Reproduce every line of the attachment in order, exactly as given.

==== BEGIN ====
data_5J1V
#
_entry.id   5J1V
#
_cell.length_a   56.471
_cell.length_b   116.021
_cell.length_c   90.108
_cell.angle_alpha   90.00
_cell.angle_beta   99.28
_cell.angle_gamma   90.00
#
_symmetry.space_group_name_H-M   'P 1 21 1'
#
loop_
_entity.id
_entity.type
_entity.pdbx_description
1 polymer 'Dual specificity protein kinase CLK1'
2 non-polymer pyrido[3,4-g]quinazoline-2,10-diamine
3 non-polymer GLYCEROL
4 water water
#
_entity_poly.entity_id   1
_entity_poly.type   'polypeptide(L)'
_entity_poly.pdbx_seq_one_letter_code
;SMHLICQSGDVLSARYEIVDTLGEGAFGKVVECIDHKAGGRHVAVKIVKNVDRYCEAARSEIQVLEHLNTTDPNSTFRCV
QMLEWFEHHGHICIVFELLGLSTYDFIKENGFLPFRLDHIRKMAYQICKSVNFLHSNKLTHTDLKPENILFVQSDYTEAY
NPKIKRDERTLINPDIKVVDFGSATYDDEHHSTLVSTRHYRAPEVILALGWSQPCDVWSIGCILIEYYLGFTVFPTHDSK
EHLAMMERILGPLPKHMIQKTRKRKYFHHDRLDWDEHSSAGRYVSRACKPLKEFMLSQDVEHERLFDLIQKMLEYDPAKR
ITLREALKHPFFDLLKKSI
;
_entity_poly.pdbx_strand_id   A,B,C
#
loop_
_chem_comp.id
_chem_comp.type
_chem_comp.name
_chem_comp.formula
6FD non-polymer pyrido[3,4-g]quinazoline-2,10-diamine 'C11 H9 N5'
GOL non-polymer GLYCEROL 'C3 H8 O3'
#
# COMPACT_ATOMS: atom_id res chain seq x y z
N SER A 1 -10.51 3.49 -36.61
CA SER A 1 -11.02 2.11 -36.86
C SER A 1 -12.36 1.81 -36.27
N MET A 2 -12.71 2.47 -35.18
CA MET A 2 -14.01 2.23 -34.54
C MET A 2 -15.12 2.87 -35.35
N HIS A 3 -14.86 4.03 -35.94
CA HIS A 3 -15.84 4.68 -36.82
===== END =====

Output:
data_5J1V
#
_entry.id   5J1V
#
_cell.length_a   56.471
_cell.length_b   116.021
_cell.length_c   90.108
_cell.angle_alpha   90.00
_cell.angle_beta   99.28
_cell.angle_gamma   90.00
#
_symmetry.space_group_name_H-M   'P 1 21 1'
#
loop_
_entity.id
_entity.type
_entity.pdbx_description
1 polymer 'Dual specificity protein kinase CLK1'
2 non-polymer pyrido[3,4-g]quinazoline-2,10-diamine
3 non-polymer GLYCEROL
4 water water
#
_entity_poly.entity_id   1
_entity_poly.type   'polypeptide(L)'
_entity_poly.pdbx_seq_one_letter_code
;SMHLICQSGDVLSARYEIVDTLGEGAFGKVVECIDHKAGGRHVAVKIVKNVDRYCEAARSEIQVLEHLNTTDPNSTFRCV
QMLEWFEHHGHICIVFELLGLSTYDFIKENGFLPFRLDHIRKMAYQICKSVNFLHSNKLTHTDLKPENILFVQSDYTEAY
NPKIKRDERTLINPDIKVVDFGSATYDDEHHSTLVSTRHYRAPEVILALGWSQPCDVWSIGCILIEYYLGFTVFPTHDSK
EHLAMMERILGPLPKHMIQKTRKRKYFHHDRLDWDEHSSAGRYVSRACKPLKEFMLSQDVEHERLFDLIQKMLEYDPAKR
ITLREALKHPFFDLLKKSI
;
_entity_poly.pdbx_strand_id   A,B,C
#
loop_
_chem_comp.id
_chem_comp.type
_chem_comp.name
_chem_comp.formula
6FD non-polymer pyrido[3,4-g]quinazoline-2,10-diamine 'C11 H9 N5'
GOL non-polymer GLYCEROL 'C3 H8 O3'
#
# COMPACT_ATOMS: atom_id res chain seq x y z
N SER A 1 -10.51 3.49 -36.61
CA SER A 1 -11.02 2.11 -36.86
C SER A 1 -12.36 1.81 -36.27
N MET A 2 -12.71 2.47 -35.18
CA MET A 2 -14.01 2.23 -34.54
C MET A 2 -15.12 2.87 -35.35
N HIS A 3 -14.86 4.03 -35.94
CA HIS A 3 -15.84 4.68 -36.82